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Maintenance Checklist
An itemized list of discrete maintenance tasks that have been prepared by the manufacturers of the asset and/or other subject matter experts such as consultants.

Checklists are the basic building blocks of a maintenance program.



Organization of the Checklist
Checklists can be organized in a variety of ways, including the following:


Maintenance Checklists vs. Maintenance Schedules
Maintenance checklists only become maintenance schedules once they are placed into a calendar. Listed below are simple examples of the conversion of a checklist into a schedule:
  • Checklist = Vacuum the carpets
  • Schedule = Mondays at 10am


Sources of Checklists
Listed below are different sources of checklists depending on the party that has prepared the list:
  • Contractor Checklist - A checklist of committed maintenance tasks built around a price point, typically associated with a service agreement. Sometime these are short, brief and may be quite vague. 
  • Manufacturer Checklist - A checklist of recommended maintenance tasks built around risk management principles, such as warranty claim avoidance. Typically more detailed than a contractor checklist but may too conservative. 
  • Consultant Checklist - A checklist of recommended maintenance developed by a subject matter expert. These are typically more impartial than a checklist developed by a contractor or manufacturer.
  • Internet Checklist - A checklist drawn from  internet searches that captures miscellaneous generic lists published on the internet. Since many of these lists come from un-vetted sources, their value should be carefully evaluated by the organization. .
It is important for the organization to establish the sources of each of the checklists in it maintenance plan.


Levels of Checklists
The following list provides some options of different levels of maintenance planning and the corresponding fee estimates.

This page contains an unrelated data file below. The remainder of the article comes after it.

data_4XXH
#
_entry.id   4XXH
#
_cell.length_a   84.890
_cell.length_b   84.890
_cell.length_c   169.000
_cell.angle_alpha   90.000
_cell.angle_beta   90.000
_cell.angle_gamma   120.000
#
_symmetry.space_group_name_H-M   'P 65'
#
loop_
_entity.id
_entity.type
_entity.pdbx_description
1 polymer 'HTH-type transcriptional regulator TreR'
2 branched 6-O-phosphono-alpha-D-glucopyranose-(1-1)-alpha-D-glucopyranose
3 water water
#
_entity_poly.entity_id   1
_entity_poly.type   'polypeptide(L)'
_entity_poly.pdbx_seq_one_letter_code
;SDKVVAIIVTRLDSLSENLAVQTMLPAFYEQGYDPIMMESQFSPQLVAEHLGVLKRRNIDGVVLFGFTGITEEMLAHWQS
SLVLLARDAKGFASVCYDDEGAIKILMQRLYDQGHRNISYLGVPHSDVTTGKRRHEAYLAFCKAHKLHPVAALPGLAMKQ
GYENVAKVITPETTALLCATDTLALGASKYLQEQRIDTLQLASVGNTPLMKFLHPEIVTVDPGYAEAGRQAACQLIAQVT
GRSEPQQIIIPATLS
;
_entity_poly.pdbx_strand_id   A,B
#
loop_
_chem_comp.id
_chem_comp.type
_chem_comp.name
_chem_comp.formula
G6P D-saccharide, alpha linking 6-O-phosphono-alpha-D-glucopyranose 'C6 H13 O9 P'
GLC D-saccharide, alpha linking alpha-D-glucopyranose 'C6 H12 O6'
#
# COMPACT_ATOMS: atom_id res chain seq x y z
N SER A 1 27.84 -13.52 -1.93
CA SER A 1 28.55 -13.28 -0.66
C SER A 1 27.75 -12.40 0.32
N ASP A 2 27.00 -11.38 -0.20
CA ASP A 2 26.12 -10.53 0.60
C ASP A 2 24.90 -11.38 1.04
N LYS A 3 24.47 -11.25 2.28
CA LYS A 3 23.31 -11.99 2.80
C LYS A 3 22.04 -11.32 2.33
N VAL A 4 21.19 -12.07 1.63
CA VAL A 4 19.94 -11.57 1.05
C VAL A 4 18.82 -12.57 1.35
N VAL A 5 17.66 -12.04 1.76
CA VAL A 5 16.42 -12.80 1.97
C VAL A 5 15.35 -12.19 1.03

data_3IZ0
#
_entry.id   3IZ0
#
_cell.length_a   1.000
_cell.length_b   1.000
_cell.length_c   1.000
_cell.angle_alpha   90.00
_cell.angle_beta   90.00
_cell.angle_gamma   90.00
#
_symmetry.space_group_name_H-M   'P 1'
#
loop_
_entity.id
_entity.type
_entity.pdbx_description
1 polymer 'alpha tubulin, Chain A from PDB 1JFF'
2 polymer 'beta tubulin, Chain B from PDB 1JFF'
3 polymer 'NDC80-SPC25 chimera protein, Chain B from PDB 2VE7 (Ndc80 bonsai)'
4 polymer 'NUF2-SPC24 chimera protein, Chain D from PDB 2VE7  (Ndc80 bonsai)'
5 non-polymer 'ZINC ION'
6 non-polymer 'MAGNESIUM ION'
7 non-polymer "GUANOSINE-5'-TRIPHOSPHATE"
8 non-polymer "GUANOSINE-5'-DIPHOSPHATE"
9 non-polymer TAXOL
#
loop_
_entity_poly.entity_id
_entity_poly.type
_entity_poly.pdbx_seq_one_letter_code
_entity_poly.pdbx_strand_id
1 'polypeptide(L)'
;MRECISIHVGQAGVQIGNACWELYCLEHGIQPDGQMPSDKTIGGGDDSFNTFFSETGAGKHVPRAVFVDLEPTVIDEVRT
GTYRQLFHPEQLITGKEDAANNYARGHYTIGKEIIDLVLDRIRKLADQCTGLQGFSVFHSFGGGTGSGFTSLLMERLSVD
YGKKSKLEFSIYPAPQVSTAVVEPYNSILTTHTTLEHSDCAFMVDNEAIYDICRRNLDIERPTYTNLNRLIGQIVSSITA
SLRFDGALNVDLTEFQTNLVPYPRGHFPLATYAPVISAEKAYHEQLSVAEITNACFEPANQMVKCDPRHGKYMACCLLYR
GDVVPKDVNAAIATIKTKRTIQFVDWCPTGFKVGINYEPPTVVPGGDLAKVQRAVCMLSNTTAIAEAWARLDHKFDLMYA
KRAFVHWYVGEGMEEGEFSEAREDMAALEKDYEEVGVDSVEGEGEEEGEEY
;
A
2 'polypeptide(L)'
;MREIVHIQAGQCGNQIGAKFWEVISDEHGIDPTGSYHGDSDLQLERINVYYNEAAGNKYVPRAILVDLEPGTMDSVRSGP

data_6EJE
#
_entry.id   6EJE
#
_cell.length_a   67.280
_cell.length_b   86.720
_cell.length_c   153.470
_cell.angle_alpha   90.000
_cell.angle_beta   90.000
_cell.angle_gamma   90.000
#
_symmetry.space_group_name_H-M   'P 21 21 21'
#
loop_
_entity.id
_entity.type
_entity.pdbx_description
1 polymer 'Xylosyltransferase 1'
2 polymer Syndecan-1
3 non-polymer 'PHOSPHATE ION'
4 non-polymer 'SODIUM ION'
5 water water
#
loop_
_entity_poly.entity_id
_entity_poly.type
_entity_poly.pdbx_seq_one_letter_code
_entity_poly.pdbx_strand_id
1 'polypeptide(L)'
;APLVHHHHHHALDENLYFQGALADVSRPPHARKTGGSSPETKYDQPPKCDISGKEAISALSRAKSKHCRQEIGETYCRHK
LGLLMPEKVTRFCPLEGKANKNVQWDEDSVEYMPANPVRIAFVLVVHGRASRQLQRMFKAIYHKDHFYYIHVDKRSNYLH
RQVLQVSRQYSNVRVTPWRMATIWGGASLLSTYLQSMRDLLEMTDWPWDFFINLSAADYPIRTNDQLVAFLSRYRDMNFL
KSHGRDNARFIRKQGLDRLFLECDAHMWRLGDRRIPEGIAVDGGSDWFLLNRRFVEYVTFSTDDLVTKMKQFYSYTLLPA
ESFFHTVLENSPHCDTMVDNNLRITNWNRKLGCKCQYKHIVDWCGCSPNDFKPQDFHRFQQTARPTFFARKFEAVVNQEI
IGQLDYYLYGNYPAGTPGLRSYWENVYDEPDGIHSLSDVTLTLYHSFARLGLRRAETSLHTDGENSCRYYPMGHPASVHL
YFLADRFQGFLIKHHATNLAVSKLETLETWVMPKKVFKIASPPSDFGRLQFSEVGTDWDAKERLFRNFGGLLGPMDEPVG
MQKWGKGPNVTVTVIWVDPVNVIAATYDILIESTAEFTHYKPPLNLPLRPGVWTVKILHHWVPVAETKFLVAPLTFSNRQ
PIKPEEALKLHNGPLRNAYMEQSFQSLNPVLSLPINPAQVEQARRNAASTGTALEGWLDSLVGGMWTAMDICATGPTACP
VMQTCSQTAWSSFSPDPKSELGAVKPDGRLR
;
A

• Level 1 - Simple, generic checklist (say, $750)
  • Level 2 - Comprehensive, generic checklist (say, $1,500)
  • Level 3 - Targeted, site-specific checklist (say, $3,000)
  • Level 4 - Comprehensive, site-specific checklist ($6,000)
  • Level 5 - Comprehensive site-specific checklist with maintenance budgets and other planning documentation ($8,000+)
Levels 1 and 2 services can be provided remotely without attending on site. The higher levels are more expensive as they require a professional to visit the property and review your construction drawings.

A simple checklist (Level 1 or Level 2) will help the organization get started and then, over time, to develop a more rigorous maintenance program (Level 3-5).




Formats of Checklists
Listed below are the two primary forrms of checklists:


System Maintenance Checklists
Listed below are the different systems of facilities, each of which has its own maintenance checklist.



Maintenance Checklist vs. Maintenance Schedule
Maintenance “checklists” are converted into maintenance “schedules” once they are placed into a calendar.

 While two identical buildings may share the same maintenance checklist, there schedules may be completely different.The following table includes some examples of the conversion of a checklist into a schedule.

Maintenance Checklist

Interval

Maintenance Schedule

Vacuum the carpets - weekly 

Weekly

Every Monday at 10am

May 2, 9, 16, 23 & 30

Clean the dryer vents – annual

Annual

September 16

Certify the fire alarm equipment

Annual

October 2-3

Test the emergency generator

Semi-annual

April and October


Maintenance checklist sample
Fig. Sample excerpt from a maintenance checklist to illustrate the description of the events, the intervals and other pertinent information.


maintenance tasks
Fig. Examples of routine maintenance activities that occur frequently, such as vacuuming of the carpets and servicing of the mechanical equipment.


The calendar view still represents one of the best tools to visualize work distributions and to manage the many tasks in the Asset Management Plan (AMP
Fig. The "old fashioned" calendar view still represents one of the best tools to visualize work distributions and to manage the many maintenance tasks in the Asset Management Plan (AMP).



Maintenance schedules represented on an asset deterioration curve.
Fig. Maintenance schedules represented on an asset deterioration curve.


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Fig. Maintenance location charts are a useful tool to help provide owners with a visual reference that is not available from checklists.

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Compare with:
  • Maintenance Schedules


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